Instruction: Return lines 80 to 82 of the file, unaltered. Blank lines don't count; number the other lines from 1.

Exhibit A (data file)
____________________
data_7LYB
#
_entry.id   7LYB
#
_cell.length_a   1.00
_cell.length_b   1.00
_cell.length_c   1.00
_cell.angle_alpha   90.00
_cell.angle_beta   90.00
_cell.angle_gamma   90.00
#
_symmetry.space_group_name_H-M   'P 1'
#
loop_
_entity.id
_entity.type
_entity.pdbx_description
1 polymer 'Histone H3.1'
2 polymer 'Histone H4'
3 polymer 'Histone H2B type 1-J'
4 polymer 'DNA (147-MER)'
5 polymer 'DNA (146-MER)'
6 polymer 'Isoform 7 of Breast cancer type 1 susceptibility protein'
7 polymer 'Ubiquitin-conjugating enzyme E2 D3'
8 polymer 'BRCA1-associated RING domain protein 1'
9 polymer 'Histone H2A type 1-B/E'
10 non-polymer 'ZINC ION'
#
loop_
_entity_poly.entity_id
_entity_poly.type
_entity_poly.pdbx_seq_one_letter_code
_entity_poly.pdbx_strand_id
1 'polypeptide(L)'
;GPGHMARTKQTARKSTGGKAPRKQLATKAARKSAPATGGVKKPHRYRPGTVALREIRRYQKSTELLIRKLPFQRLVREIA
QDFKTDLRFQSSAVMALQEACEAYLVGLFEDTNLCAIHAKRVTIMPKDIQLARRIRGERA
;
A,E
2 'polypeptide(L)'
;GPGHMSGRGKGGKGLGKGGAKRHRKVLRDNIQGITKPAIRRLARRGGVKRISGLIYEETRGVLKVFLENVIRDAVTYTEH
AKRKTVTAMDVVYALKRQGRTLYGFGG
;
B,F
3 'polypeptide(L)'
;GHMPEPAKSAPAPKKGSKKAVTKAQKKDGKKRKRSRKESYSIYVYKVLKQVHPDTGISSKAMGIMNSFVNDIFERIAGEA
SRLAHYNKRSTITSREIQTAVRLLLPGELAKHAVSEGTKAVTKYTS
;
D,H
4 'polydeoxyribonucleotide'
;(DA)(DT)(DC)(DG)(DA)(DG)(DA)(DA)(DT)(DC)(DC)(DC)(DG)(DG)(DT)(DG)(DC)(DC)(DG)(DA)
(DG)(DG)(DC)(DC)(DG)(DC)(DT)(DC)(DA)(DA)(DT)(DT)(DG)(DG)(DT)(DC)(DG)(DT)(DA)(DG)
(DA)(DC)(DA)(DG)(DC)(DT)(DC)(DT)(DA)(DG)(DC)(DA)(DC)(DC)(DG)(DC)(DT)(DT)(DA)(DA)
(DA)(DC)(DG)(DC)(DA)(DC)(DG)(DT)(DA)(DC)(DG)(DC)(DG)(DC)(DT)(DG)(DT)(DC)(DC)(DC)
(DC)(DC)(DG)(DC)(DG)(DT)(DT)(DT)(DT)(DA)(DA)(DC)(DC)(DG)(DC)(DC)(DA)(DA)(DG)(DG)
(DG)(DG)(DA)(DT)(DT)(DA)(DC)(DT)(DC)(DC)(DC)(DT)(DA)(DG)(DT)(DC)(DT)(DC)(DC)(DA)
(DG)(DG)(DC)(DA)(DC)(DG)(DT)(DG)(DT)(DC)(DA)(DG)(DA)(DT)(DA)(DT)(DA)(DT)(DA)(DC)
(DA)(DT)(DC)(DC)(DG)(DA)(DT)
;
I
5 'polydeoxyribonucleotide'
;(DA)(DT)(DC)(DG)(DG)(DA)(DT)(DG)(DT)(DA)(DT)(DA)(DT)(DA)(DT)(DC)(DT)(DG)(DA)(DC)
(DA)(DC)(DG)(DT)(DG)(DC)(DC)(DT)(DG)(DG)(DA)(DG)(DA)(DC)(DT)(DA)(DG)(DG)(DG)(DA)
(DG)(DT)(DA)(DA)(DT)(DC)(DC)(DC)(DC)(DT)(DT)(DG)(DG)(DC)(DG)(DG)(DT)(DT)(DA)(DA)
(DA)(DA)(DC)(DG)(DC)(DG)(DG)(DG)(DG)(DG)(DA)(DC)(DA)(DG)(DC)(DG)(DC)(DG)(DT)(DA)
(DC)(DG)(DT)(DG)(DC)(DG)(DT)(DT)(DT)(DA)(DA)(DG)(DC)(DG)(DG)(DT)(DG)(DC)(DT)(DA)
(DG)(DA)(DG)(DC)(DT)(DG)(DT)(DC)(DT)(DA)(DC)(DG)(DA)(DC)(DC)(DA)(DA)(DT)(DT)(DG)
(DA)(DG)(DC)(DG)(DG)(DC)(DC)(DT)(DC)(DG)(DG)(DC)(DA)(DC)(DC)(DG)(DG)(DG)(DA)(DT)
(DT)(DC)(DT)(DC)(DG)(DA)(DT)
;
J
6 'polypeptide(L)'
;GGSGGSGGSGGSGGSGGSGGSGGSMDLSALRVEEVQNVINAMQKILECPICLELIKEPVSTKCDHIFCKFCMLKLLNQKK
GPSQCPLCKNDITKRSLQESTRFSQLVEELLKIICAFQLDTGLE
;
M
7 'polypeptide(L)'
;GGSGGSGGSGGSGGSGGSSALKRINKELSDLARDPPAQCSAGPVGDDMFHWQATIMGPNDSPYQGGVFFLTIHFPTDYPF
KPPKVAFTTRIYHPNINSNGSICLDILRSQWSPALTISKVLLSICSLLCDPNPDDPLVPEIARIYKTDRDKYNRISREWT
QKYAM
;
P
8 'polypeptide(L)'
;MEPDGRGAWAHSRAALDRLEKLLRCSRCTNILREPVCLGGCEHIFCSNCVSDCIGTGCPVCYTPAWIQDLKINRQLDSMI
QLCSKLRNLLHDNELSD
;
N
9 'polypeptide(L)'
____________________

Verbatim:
;
P
8 'polypeptide(L)'